From NASA’s Earth Observatory:
Even before the 2016 dry season started in South America, a marked deficit in rainfall was apparent across much of the continent. Parts of the Amazon, for example, were already far drier than in 2005 and 2010, the last serious drought years. Now, as the wet season approaches, intense drought still runs deep across the Amazon basin and much of Brazil.
The map above shows the accumulated deficit in rainfall flowing into surface and groundwater storage as of October 2016. The data were compiled by the Global Precipitation Climatology Centre, which analyzes precipitation data collected from rain gauges. Red areas show the level of the rainfall deficit compared to the norm for October, while blue areas had more than usual amounts of rainfall.
Some areas fared better than others. For example, Brazil’s largest city, São Paulo, is located between areas that were anomalously dry (to the north) and others that were anomalously wet (south). The city has reportedly received sufficient rain since late 2015 to begin raising the water level in its main reservoir system.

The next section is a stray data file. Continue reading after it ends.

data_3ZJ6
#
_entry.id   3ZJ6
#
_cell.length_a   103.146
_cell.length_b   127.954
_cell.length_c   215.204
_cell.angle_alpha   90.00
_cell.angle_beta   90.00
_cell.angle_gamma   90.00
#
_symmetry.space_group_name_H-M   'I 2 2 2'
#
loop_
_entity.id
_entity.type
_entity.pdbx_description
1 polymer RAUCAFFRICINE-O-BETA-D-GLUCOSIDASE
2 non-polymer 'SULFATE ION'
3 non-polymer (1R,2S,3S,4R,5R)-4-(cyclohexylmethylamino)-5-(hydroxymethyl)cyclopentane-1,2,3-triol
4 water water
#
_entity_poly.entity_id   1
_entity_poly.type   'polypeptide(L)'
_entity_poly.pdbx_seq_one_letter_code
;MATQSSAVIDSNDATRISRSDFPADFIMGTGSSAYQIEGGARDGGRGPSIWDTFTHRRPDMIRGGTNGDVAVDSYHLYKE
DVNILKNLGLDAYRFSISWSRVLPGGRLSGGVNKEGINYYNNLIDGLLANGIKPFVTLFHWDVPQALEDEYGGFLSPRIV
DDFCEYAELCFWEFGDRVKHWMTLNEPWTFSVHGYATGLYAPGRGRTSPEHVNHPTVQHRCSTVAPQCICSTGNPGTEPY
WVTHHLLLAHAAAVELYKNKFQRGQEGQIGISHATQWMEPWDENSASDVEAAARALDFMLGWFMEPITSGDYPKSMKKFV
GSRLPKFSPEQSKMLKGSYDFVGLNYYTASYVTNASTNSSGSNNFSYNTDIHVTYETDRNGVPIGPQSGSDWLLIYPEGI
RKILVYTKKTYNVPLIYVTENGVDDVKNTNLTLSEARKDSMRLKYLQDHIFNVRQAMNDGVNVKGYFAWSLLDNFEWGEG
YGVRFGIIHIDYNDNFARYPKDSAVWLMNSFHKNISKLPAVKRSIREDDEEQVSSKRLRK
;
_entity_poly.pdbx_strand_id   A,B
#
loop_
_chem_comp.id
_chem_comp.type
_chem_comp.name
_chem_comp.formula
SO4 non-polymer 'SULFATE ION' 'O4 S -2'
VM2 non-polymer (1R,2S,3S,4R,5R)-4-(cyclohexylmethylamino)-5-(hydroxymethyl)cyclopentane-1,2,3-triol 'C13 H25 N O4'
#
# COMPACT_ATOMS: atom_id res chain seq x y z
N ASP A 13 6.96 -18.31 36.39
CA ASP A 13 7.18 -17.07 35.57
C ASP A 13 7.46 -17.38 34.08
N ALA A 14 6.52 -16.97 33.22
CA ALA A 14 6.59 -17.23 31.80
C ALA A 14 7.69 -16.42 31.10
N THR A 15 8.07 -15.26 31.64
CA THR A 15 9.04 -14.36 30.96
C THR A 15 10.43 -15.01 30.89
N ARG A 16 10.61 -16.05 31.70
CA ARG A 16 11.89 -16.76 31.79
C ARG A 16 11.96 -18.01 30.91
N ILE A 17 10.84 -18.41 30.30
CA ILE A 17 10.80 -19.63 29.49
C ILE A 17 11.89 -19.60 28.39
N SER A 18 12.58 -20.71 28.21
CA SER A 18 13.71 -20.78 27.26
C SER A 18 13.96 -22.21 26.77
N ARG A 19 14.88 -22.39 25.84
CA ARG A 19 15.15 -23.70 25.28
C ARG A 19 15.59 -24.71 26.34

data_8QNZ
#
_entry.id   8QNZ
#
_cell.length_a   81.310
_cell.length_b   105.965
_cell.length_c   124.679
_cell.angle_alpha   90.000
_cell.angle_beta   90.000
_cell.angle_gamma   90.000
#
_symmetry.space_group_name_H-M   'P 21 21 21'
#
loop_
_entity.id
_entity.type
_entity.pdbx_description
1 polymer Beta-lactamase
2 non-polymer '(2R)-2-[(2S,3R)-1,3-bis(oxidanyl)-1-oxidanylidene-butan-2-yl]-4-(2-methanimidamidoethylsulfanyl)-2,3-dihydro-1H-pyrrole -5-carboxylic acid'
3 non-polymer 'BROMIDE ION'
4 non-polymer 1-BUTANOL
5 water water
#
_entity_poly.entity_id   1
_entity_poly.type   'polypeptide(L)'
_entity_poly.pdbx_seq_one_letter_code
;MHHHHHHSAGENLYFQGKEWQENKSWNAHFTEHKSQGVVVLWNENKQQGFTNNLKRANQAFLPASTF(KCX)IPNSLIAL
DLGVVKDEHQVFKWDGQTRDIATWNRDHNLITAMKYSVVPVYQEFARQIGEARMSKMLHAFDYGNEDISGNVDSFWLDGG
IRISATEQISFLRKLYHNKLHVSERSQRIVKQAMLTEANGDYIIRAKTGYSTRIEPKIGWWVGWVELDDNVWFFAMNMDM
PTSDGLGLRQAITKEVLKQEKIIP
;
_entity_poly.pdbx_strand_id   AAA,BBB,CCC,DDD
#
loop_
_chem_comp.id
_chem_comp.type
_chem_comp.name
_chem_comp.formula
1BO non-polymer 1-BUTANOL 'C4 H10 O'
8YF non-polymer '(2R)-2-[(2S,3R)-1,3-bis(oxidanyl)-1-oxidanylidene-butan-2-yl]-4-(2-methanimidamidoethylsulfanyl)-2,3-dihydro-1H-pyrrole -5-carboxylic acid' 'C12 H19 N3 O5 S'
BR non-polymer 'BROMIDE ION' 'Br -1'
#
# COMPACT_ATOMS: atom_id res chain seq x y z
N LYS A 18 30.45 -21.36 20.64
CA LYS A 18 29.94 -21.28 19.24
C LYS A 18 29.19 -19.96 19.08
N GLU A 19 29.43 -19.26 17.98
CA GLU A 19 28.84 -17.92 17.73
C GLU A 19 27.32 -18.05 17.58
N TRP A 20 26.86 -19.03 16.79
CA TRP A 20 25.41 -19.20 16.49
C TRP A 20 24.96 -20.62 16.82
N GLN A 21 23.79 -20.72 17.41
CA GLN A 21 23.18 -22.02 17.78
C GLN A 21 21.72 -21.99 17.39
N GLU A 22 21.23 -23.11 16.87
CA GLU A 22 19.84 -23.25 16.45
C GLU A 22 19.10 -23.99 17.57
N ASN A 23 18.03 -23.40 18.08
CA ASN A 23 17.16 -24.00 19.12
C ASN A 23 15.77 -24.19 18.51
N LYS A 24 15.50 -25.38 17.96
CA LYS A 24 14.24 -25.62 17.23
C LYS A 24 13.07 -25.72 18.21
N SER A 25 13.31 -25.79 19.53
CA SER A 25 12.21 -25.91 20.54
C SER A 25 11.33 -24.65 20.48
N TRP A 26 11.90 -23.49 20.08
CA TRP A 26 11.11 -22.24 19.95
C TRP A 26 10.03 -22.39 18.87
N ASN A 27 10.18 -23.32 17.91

But as the map also shows, rainfall elsewhere in Brazil and the Amazon was far below normal for October. It remains to be seen whether the rainfall associated with the wet season can break the ongoing drought.
“In Brazil, the rainy season is the austral summer, from December to March,” said Augusto Getirana, a hydrologist and remote sensing scientist at NASA’s Goddard Space Flight Center. “It’s hard to tell if this summer will be the same, but considering the pattern of previous years, my guess would be a yes.”
Getirana knows well the patters of recent years. In February 2016, he published a satellite-based study showing that southeastern Brazil lost 6.1 centimeters of water per year from 2012 to 2015. That may not sound like much, but in terms of volume over the entire area, that’s 56 trillion liters of water.